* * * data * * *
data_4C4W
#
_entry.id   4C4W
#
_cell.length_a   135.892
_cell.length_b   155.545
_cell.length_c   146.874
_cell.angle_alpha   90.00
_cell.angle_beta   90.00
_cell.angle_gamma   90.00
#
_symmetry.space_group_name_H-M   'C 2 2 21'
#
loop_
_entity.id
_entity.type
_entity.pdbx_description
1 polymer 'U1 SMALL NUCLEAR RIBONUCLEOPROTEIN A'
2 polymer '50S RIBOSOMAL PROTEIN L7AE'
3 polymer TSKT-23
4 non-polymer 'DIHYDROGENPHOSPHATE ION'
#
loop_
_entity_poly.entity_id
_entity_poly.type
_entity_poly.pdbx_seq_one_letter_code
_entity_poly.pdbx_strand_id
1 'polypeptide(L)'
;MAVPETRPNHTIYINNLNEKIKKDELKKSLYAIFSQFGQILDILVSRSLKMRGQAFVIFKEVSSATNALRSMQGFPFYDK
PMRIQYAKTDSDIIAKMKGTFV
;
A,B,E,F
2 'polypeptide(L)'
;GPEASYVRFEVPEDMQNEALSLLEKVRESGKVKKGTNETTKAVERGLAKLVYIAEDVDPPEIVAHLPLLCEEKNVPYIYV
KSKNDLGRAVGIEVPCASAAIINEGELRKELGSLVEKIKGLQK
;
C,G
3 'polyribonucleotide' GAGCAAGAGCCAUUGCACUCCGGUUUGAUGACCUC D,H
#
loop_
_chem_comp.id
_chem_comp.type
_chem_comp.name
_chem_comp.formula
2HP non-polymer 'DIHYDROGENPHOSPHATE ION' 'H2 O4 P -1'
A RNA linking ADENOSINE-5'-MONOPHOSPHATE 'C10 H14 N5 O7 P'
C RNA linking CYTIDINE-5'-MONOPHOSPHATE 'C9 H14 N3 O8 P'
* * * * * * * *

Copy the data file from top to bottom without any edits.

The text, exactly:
data_4C4W
#
_entry.id   4C4W
#
_cell.length_a   135.892
_cell.length_b   155.545
_cell.length_c   146.874
_cell.angle_alpha   90.00
_cell.angle_beta   90.00
_cell.angle_gamma   90.00
#
_symmetry.space_group_name_H-M   'C 2 2 21'
#
loop_
_entity.id
_entity.type
_entity.pdbx_description
1 polymer 'U1 SMALL NUCLEAR RIBONUCLEOPROTEIN A'
2 polymer '50S RIBOSOMAL PROTEIN L7AE'
3 polymer TSKT-23
4 non-polymer 'DIHYDROGENPHOSPHATE ION'
#
loop_
_entity_poly.entity_id
_entity_poly.type
_entity_poly.pdbx_seq_one_letter_code
_entity_poly.pdbx_strand_id
1 'polypeptide(L)'
;MAVPETRPNHTIYINNLNEKIKKDELKKSLYAIFSQFGQILDILVSRSLKMRGQAFVIFKEVSSATNALRSMQGFPFYDK
PMRIQYAKTDSDIIAKMKGTFV
;
A,B,E,F
2 'polypeptide(L)'
;GPEASYVRFEVPEDMQNEALSLLEKVRESGKVKKGTNETTKAVERGLAKLVYIAEDVDPPEIVAHLPLLCEEKNVPYIYV
KSKNDLGRAVGIEVPCASAAIINEGELRKELGSLVEKIKGLQK
;
C,G
3 'polyribonucleotide' GAGCAAGAGCCAUUGCACUCCGGUUUGAUGACCUC D,H
#
loop_
_chem_comp.id
_chem_comp.type
_chem_comp.name
_chem_comp.formula
2HP non-polymer 'DIHYDROGENPHOSPHATE ION' 'H2 O4 P -1'
A RNA linking ADENOSINE-5'-MONOPHOSPHATE 'C10 H14 N5 O7 P'
C RNA linking CYTIDINE-5'-MONOPHOSPHATE 'C9 H14 N3 O8 P'